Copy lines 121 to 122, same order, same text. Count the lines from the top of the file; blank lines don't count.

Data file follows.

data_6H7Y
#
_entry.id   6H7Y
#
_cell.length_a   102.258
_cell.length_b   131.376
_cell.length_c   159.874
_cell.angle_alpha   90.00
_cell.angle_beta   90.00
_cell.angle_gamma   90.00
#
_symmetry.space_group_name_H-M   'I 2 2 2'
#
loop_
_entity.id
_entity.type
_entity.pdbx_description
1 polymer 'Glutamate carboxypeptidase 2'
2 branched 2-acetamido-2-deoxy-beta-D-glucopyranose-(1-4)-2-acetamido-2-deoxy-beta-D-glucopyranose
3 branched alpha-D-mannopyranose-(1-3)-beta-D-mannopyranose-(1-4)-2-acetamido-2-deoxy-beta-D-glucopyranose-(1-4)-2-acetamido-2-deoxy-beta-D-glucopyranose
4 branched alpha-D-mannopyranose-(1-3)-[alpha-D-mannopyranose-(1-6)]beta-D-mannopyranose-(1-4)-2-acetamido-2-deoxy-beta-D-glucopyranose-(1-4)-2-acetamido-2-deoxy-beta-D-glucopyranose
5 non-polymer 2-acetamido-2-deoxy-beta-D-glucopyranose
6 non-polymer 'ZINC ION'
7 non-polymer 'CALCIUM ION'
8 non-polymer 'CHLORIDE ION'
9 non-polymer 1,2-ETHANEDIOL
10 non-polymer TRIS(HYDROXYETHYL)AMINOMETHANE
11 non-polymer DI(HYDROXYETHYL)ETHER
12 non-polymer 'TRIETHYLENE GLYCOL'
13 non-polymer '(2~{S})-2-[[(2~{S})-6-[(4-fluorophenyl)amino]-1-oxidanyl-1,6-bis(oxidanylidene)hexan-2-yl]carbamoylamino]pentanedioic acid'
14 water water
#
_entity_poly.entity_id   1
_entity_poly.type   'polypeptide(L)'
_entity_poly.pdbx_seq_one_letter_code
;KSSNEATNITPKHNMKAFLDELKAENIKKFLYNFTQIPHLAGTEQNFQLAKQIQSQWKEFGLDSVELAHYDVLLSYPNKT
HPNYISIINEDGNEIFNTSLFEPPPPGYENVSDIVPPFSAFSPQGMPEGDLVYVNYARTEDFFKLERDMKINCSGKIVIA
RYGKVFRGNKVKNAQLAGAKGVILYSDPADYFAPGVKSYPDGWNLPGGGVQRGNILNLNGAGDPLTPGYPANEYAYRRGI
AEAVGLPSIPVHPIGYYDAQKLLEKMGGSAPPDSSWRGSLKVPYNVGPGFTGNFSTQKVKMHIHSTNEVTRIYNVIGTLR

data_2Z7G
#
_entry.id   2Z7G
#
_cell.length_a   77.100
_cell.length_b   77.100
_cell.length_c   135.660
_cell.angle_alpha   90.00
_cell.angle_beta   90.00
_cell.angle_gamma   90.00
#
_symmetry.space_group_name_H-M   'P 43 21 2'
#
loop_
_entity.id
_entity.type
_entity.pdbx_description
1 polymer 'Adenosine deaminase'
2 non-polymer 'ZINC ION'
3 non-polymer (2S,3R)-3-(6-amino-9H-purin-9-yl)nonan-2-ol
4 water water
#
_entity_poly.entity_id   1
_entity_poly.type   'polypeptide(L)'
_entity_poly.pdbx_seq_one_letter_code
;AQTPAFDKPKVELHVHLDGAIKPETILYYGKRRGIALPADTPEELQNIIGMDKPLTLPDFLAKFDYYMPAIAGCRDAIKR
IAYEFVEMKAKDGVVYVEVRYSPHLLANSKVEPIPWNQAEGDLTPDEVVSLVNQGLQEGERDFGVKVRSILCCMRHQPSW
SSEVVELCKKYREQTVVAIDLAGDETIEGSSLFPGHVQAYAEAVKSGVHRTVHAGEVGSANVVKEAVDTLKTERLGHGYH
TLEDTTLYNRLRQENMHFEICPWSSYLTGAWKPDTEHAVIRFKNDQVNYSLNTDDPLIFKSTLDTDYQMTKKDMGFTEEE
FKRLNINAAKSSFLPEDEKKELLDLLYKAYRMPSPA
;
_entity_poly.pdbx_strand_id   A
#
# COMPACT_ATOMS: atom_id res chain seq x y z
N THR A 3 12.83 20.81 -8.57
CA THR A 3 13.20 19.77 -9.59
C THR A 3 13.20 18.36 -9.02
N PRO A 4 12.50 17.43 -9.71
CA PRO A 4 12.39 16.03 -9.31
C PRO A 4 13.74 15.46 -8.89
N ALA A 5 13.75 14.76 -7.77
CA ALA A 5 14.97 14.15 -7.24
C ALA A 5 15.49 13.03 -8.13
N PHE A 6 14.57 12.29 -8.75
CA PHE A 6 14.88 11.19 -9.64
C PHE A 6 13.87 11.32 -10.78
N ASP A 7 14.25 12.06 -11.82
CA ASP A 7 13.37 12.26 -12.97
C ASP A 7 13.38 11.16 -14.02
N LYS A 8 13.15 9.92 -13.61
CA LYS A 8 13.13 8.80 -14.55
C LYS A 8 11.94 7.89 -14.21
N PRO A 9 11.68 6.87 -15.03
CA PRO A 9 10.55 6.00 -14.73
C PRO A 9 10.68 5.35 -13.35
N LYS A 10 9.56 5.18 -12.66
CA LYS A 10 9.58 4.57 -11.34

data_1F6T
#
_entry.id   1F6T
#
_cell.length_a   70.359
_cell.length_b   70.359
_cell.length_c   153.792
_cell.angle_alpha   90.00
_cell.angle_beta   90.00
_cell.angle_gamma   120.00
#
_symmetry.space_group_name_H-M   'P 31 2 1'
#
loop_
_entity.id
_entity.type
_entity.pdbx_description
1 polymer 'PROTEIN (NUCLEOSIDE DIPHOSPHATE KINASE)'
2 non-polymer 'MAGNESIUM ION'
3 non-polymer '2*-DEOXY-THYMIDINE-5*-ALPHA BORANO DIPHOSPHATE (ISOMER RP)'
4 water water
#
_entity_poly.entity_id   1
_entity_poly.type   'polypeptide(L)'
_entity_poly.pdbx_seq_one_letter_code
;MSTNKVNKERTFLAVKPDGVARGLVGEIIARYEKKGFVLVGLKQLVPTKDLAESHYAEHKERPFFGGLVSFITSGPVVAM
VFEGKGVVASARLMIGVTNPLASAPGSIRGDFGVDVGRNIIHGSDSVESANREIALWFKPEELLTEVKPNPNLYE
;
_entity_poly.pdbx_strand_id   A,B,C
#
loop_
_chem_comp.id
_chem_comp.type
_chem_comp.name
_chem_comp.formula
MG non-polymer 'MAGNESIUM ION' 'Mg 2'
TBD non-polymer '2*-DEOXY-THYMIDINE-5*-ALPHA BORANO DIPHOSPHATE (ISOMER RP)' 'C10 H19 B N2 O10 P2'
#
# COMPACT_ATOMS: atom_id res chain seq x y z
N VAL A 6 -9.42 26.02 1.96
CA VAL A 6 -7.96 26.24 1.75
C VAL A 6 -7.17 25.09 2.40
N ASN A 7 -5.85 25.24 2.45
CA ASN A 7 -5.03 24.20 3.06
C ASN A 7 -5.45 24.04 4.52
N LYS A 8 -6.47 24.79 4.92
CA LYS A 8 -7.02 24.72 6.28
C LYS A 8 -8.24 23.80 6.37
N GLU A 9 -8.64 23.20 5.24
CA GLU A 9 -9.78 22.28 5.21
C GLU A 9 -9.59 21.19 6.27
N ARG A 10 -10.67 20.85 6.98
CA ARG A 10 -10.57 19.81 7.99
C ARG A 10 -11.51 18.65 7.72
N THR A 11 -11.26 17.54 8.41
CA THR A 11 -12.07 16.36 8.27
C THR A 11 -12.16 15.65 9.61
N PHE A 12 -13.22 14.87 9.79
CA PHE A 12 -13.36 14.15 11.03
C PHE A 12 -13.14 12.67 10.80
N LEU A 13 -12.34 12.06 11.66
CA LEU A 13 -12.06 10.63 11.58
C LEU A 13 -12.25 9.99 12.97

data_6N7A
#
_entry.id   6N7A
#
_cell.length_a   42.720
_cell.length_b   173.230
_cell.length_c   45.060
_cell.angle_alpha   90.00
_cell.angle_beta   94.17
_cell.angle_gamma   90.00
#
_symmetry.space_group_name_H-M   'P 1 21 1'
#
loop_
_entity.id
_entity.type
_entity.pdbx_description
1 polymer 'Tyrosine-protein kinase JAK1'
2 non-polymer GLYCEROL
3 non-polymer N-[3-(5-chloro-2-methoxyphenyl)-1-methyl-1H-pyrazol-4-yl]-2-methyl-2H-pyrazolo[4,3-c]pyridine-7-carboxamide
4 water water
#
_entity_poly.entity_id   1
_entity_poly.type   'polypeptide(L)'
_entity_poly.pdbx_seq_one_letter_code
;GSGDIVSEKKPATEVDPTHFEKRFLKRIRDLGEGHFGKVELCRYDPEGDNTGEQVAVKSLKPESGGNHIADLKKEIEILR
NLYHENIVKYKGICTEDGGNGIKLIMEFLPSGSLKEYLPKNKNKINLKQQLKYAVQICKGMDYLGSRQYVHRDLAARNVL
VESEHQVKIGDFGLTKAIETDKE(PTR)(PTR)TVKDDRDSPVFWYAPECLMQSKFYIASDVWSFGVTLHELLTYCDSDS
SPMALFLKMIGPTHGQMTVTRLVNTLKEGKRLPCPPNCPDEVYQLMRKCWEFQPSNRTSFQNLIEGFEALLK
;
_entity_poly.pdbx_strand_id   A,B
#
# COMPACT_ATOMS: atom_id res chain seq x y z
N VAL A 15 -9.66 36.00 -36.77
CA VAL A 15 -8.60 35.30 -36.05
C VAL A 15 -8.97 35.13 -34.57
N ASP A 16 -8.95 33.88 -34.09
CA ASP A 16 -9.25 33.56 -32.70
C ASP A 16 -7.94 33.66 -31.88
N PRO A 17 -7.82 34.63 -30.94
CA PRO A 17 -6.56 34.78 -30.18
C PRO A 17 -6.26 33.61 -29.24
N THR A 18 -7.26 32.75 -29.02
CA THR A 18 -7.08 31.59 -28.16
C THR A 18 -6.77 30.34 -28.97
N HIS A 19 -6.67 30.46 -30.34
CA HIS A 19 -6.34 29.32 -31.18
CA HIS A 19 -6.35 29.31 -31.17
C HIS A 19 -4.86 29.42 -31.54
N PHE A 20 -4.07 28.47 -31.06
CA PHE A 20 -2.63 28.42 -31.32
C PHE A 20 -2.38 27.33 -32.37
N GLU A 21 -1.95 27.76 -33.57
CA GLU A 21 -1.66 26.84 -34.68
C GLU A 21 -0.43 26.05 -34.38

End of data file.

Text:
_entity_poly.pdbx_seq_one_letter_code
;MSTNKVNKERTFLAVKPDGVARGLVGEIIARYEKKGFVLVGLKQLVPTKDLAESHYAEHKERPFFGGLVSFITSGPVVAM